fb-pixel Skip to main content

Talk radio’s rumor, conspiracy, dubious facts add fuel to S.C. GOP primary

Angela Fleming (right), known as Miss Moneypenny, screened calls for The Bob McLain Show in Greenville, S.C., on Tuesday.
Angela Fleming (right), known as Miss Moneypenny, screened calls for The Bob McLain Show in Greenville, S.C., on Tuesday. Jon-Michael Sullivan for the Boston Globe

GREENVILLE, S.C. — Bob McLain introduces himself on air as “president of Insensitivity University for non-politically-correct studies,” a talk radio host in the reddest enclave of one of the reddest states in America.

For four hours every weekday afternoon, from his studio tucked behind a strip mall outside downtown Greenville, McLain rules a universe in which Bernie Sanders is known as “Bolshevik Bernie” and Jeb Bush becomes “Juan W. Bush.”

It’s an equal-opportunity firing squad against illegal immigration, Muslim refugees, and the establishment GOP. The border between fact and fiction is routinely blurred, if not completely obliterated.

“There’s nuts and then there’s really nuts,” McLain, known to listeners as “Bobby Mac,” told a reporter off air this week after cutting off a caller spinning 9/11 conspiracies. The 69-year-old former sportscaster and weatherman says he does not traffic in gossip and innuendo, but admits that “unfortunately we don’t have a lot of time to do a deep dive and correct it.”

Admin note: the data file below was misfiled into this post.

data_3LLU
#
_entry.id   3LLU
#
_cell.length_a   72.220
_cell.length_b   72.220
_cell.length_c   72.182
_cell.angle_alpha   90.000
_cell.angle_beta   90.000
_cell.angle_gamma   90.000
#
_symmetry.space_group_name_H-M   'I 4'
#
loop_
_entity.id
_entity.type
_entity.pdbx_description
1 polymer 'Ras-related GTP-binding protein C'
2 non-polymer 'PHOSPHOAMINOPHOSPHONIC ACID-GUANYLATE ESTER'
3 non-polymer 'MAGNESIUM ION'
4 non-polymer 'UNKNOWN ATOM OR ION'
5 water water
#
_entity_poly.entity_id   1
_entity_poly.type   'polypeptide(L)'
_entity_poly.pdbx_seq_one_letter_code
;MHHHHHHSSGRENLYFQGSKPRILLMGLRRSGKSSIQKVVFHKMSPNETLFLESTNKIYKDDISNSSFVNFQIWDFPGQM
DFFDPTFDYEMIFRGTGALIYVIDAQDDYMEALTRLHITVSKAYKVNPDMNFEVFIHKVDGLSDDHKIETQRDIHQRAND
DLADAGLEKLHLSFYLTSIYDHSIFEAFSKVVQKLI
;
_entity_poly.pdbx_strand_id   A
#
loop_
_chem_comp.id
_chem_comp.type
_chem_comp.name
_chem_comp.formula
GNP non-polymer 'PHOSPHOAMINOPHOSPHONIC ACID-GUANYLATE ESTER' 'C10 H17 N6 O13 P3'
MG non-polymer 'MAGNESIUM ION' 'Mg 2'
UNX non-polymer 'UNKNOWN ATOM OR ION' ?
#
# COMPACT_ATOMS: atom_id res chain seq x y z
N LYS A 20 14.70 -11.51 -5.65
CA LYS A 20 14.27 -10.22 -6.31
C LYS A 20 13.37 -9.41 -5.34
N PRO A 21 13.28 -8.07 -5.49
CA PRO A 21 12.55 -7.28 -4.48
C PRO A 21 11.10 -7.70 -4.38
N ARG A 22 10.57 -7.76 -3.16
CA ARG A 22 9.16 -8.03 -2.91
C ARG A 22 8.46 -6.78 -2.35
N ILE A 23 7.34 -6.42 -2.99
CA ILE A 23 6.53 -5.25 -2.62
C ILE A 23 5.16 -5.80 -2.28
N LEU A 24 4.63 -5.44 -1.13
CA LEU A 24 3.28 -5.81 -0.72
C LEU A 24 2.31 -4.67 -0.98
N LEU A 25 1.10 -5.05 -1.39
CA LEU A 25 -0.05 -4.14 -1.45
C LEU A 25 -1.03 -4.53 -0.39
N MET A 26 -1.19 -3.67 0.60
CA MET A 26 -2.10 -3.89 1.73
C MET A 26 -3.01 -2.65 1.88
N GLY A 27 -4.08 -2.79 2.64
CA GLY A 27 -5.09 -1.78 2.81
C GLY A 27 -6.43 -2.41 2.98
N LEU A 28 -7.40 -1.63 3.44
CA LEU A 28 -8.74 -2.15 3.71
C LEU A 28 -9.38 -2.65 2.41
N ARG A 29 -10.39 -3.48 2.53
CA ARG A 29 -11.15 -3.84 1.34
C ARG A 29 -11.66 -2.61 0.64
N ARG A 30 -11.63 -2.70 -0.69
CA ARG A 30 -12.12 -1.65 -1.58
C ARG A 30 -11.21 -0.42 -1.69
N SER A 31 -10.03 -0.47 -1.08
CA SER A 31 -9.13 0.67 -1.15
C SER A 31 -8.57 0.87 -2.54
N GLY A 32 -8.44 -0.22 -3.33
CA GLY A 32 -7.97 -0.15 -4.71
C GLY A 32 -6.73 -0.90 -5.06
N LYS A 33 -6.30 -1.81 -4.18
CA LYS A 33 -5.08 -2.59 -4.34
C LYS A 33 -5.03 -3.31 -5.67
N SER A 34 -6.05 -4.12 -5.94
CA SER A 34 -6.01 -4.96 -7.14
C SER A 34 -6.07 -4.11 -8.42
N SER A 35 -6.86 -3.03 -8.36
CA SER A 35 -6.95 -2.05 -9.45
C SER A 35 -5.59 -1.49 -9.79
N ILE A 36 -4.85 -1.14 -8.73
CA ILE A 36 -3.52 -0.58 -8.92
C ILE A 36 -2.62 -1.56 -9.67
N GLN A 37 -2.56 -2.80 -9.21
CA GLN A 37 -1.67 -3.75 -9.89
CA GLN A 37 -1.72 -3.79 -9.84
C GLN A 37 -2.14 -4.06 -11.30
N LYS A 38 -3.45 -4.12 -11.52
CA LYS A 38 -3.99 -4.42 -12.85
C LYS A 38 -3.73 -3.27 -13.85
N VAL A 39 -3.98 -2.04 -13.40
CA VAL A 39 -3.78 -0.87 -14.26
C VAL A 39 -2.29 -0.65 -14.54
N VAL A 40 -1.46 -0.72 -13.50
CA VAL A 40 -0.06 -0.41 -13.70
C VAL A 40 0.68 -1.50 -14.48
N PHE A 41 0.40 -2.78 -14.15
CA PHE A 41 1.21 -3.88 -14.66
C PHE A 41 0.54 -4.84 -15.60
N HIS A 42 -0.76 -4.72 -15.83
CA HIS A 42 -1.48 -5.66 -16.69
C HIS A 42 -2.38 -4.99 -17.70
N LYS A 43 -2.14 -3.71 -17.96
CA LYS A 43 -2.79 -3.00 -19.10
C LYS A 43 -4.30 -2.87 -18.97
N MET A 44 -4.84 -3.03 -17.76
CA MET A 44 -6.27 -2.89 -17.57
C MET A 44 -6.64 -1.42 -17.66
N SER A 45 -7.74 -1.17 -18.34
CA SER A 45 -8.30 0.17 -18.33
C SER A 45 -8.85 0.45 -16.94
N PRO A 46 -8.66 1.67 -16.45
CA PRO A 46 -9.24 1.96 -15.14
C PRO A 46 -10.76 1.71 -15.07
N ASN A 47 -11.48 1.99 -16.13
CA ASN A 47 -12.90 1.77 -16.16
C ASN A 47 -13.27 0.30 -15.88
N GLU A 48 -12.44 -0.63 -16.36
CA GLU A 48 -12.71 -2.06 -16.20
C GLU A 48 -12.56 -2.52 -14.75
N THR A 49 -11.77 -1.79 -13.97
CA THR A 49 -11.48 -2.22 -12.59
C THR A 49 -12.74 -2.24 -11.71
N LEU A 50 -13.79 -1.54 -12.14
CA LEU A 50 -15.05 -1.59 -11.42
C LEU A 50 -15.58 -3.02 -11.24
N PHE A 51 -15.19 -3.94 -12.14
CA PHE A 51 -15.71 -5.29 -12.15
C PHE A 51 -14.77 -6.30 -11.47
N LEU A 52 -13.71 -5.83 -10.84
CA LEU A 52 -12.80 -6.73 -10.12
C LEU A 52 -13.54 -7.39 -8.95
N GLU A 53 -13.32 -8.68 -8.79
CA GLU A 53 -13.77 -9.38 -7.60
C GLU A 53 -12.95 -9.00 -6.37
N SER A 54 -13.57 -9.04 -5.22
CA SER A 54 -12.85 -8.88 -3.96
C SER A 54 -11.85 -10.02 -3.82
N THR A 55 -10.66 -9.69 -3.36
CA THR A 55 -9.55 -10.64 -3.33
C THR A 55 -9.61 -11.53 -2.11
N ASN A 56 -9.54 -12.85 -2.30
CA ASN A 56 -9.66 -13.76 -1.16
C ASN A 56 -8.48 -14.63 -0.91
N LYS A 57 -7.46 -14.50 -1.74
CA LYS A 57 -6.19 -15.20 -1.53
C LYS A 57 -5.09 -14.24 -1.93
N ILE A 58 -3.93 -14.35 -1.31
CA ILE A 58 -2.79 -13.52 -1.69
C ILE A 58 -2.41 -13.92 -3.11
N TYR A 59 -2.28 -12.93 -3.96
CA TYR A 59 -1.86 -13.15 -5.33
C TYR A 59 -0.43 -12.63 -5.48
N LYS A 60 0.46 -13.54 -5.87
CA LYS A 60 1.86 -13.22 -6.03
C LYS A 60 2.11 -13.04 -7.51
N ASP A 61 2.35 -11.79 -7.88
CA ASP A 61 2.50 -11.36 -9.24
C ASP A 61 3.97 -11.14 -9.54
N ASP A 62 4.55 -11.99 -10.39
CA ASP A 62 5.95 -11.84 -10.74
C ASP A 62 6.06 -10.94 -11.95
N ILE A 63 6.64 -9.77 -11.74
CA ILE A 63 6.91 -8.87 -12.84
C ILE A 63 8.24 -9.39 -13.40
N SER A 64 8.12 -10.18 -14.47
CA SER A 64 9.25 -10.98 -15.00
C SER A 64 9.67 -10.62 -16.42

In a state notorious for dirty politics, the airwaves are one tool in a bag of dirty tricks. Campaigns regularly plant callers coached with talking points — callers whom the show hosts refer to as “seminar callers,” the radio equivalent of Internet spammers.


Listeners declare Ted Cruz ineligible to run for president because he was born in Canada. Some pin the 9/11 terrorist attacks on a George W. Bush administration plot. Others gleefully inflate a long-dismissed Marco Rubio misdemeanor arrest into a rumor about him soliciting a gay prostitute as a teenager in Miami.

The stakes in Saturday’s Republican primary are particularly high here in the conservative “upstate” region around Greenville, an area close to the mountains, where more than a third of GOP primary ballots were cast in 2012.